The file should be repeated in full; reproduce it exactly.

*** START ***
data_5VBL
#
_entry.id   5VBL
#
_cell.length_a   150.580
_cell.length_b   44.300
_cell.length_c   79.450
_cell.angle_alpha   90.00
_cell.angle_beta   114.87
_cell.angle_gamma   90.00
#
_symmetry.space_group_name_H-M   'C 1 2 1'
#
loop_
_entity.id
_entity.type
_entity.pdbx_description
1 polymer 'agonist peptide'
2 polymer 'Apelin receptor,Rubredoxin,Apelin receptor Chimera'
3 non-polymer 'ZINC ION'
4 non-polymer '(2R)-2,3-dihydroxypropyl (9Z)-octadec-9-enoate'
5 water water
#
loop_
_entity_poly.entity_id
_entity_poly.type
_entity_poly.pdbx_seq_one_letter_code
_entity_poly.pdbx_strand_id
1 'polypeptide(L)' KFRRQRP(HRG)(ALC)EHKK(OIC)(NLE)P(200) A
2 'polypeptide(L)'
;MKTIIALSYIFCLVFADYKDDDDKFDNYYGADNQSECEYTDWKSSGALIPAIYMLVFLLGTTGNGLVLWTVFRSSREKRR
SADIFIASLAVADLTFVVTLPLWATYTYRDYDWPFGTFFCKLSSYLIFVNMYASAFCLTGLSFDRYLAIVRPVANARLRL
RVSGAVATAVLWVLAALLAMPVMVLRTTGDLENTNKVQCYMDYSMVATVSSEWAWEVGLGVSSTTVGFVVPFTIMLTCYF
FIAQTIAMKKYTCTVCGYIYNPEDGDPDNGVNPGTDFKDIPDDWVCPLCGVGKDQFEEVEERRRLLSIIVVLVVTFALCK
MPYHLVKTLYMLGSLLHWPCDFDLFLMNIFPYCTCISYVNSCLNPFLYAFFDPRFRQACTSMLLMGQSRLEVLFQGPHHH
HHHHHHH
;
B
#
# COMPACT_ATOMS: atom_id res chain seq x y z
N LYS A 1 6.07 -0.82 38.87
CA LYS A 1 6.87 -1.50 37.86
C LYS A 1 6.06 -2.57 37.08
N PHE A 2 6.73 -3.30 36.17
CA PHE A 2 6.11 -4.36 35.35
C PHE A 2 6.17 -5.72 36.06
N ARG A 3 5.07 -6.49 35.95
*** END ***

data_5VBL
#
_entry.id   5VBL
#
_cell.length_a   150.580
_cell.length_b   44.300
_cell.length_c   79.450
_cell.angle_alpha   90.00
_cell.angle_beta   114.87
_cell.angle_gamma   90.00
#
_symmetry.space_group_name_H-M   'C 1 2 1'
#
loop_
_entity.id
_entity.type
_entity.pdbx_description
1 polymer 'agonist peptide'
2 polymer 'Apelin receptor,Rubredoxin,Apelin receptor Chimera'
3 non-polymer 'ZINC ION'
4 non-polymer '(2R)-2,3-dihydroxypropyl (9Z)-octadec-9-enoate'
5 water water
#
loop_
_entity_poly.entity_id
_entity_poly.type
_entity_poly.pdbx_seq_one_letter_code
_entity_poly.pdbx_strand_id
1 'polypeptide(L)' KFRRQRP(HRG)(ALC)EHKK(OIC)(NLE)P(200) A
2 'polypeptide(L)'
;MKTIIALSYIFCLVFADYKDDDDKFDNYYGADNQSECEYTDWKSSGALIPAIYMLVFLLGTTGNGLVLWTVFRSSREKRR
SADIFIASLAVADLTFVVTLPLWATYTYRDYDWPFGTFFCKLSSYLIFVNMYASAFCLTGLSFDRYLAIVRPVANARLRL
RVSGAVATAVLWVLAALLAMPVMVLRTTGDLENTNKVQCYMDYSMVATVSSEWAWEVGLGVSSTTVGFVVPFTIMLTCYF
FIAQTIAMKKYTCTVCGYIYNPEDGDPDNGVNPGTDFKDIPDDWVCPLCGVGKDQFEEVEERRRLLSIIVVLVVTFALCK
MPYHLVKTLYMLGSLLHWPCDFDLFLMNIFPYCTCISYVNSCLNPFLYAFFDPRFRQACTSMLLMGQSRLEVLFQGPHHH
HHHHHHH
;
B
#
# COMPACT_ATOMS: atom_id res chain seq x y z
N LYS A 1 6.07 -0.82 38.87
CA LYS A 1 6.87 -1.50 37.86
C LYS A 1 6.06 -2.57 37.08
N PHE A 2 6.73 -3.30 36.17
CA PHE A 2 6.11 -4.36 35.35
C PHE A 2 6.17 -5.72 36.06
N ARG A 3 5.07 -6.49 35.95